extension is unrelated to the mime type of a web resource.


This is great news, Mozilla FireFox decides to break their MIME
handling to make it non-conformant, and IE then changes to be
conformant, making Mozilla look very silly IMO.

Hopefully the Mozilla folk will start following the standard too, if
IE can, Mozilla must be able to surely.

Jim.
--
comp.lang.javascript FAQ - http://jibbering.com/faq/

Jul 20 '05 #20

P: n/a
DU
Philipp Lenssen wrote:
DU wrote:

- drop entirely support for "javascript:" pseudo-protocol links

Agreed to you other points, but could you explain this one?
I suppose you want to disallow
<a href="javascript:bla()">Bla</a>

Good question.

1- "(...)Links that don't behave as expected undermine users'
understanding of their own system. A link should be a simple hypertext
reference that replaces the current page with new content. Users hate
unwarranted pop-up windows. When they want the destination to appear in
a new page, they can use their browser's "open in new window" command --
assuming, of course, that the **_ link is not a piece of code that
interferes with the browser’s standard behavior._**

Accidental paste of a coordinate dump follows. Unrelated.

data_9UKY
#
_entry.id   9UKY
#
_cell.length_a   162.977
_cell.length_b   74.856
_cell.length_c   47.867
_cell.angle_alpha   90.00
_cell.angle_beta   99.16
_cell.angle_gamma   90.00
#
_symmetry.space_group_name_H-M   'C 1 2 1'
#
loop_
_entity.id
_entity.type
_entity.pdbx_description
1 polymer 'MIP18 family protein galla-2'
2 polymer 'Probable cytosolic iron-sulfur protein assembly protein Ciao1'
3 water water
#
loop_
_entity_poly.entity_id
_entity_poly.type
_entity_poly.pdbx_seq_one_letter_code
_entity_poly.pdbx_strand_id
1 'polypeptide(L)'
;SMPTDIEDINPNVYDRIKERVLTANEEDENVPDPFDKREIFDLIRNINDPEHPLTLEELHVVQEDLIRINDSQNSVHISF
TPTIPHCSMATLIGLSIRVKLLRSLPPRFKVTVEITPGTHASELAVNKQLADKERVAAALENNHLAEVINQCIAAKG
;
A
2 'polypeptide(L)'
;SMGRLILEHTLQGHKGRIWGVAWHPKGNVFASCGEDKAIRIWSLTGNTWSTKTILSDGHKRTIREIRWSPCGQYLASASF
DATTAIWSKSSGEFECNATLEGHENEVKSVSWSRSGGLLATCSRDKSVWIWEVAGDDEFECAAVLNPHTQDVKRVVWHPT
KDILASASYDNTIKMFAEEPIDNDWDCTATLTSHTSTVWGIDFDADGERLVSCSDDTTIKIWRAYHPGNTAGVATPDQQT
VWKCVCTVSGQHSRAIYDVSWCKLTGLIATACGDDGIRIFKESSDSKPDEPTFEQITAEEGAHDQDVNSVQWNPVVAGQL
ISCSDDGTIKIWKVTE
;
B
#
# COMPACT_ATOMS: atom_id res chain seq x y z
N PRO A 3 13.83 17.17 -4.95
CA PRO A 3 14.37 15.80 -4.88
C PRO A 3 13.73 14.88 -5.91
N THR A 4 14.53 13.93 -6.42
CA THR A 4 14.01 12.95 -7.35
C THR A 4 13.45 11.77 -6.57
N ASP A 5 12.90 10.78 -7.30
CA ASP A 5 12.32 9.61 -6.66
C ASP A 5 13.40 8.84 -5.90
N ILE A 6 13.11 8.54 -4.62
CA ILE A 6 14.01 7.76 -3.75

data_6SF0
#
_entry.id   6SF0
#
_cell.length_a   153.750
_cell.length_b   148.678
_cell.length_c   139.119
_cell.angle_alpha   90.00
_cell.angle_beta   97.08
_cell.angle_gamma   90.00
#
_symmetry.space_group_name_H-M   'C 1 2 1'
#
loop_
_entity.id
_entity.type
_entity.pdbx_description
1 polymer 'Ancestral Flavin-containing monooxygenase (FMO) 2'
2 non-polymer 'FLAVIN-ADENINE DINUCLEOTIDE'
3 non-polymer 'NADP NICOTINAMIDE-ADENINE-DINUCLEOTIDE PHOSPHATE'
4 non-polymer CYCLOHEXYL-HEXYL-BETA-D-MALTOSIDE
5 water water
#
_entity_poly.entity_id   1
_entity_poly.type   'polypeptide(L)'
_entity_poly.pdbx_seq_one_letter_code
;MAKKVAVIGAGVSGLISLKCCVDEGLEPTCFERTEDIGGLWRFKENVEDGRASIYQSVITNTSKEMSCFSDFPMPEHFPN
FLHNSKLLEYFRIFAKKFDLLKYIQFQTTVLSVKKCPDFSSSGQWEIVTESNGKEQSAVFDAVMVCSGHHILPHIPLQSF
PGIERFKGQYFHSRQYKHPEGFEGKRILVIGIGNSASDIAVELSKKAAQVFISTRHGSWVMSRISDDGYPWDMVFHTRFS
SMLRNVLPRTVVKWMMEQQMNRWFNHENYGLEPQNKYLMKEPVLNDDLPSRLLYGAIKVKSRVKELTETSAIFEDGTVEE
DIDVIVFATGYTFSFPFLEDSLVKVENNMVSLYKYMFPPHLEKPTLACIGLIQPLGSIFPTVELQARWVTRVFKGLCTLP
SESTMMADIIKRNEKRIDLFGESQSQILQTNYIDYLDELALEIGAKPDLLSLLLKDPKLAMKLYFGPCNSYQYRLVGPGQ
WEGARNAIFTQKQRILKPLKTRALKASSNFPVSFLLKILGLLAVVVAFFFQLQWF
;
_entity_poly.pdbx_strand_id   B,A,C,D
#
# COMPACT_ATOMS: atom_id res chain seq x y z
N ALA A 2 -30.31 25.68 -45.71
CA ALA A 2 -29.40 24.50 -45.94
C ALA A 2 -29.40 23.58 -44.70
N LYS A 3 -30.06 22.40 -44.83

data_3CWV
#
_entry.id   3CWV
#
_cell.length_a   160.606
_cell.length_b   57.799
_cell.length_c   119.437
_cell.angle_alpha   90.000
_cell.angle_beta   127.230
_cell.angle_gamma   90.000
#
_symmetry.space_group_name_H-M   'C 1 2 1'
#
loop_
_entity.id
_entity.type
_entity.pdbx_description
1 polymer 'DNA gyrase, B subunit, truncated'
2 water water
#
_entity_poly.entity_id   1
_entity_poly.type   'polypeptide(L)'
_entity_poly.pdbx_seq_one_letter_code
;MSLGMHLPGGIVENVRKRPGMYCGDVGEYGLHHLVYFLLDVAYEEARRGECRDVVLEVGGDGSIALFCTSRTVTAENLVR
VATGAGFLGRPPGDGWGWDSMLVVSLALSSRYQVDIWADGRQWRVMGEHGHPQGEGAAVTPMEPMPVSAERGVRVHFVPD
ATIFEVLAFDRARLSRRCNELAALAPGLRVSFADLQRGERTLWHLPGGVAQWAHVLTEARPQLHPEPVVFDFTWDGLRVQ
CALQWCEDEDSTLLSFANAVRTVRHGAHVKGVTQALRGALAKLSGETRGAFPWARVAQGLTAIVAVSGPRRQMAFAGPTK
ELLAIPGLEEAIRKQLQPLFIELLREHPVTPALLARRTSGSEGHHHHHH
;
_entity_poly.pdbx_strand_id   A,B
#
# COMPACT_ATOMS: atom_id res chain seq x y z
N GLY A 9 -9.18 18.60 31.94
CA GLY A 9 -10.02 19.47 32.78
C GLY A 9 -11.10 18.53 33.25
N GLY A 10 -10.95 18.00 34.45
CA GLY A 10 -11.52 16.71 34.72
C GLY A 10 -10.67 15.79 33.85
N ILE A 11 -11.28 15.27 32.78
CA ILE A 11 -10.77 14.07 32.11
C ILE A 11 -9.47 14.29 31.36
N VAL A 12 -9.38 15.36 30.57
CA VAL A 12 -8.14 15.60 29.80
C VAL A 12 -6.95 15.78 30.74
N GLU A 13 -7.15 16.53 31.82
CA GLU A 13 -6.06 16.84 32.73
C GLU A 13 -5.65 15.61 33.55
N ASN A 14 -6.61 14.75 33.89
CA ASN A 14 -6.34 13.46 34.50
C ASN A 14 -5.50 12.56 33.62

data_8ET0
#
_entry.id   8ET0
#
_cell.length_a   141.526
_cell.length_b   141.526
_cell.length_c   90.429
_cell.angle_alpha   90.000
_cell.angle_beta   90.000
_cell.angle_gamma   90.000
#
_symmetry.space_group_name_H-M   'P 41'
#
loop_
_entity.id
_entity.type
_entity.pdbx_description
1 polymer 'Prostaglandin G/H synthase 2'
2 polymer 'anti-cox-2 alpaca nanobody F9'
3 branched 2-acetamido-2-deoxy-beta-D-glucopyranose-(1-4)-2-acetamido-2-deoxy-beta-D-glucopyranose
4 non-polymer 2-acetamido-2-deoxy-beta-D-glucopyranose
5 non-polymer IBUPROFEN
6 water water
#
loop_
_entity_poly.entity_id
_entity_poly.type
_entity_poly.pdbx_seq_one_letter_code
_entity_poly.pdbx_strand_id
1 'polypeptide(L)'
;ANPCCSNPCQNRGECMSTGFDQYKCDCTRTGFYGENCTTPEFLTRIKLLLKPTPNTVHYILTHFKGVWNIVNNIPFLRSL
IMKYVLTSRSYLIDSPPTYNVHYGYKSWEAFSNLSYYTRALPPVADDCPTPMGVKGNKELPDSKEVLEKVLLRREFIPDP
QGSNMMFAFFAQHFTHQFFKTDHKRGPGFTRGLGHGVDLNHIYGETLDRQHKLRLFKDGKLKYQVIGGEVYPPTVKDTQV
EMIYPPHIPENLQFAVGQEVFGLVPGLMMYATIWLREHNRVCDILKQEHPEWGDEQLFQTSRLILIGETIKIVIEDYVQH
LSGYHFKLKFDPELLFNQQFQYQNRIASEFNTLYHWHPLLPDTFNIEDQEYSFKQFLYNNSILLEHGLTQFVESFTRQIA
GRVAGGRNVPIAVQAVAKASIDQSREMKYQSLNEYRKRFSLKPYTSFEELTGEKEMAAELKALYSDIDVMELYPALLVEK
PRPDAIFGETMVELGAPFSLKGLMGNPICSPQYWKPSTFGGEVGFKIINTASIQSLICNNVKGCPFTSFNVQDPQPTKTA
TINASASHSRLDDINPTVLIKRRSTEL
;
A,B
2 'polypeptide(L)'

Users deserve to control their own destiny. Computers that behave
consistently empower people by letting them use their own tools and
wield them accurately."
Top Ten Web-Design Mistakes of 2002
6. JavaScript in Links
http://www.useit.com/alertbox/20021223.html

2- Here's the results I get while testing "javascript:" pseudo-protocol
links with Mozilla:

http://bugzilla.mozilla.org/attachme...49&action=view

What you don't see is that the context menu Link property info is always
wrong in Mozilla. Everything, except a left mouse button click on
"javascript: pseudo-protocol links", fails in Mozilla (and in other
browsers as well). "javascript:" pseudo-protocol links fails in text
browsers, fails in js support disabled browsers, fails as it mislead
browsers, fails as it confuses users, etc.

3- http://www.panix.com/~aahz/javascript.html#remove

4- http://jibbering.com/faq/#FAQ4_24

5- "javascript:" pseudo-protocol links also defeats numerous DOM methods
based scripts as the href value is not relying on a valid scheme to
begin with.

DU
Jul 20 '05 #21

P: n/a
DU
Shawn K. Quinn wrote:
DU wrote:

- full and entire veto power for the user over toolbars, chrome of
secondary windows and move, resize method calls; also all secondary
windows should be resizable at all times, without any setting or user
pref to check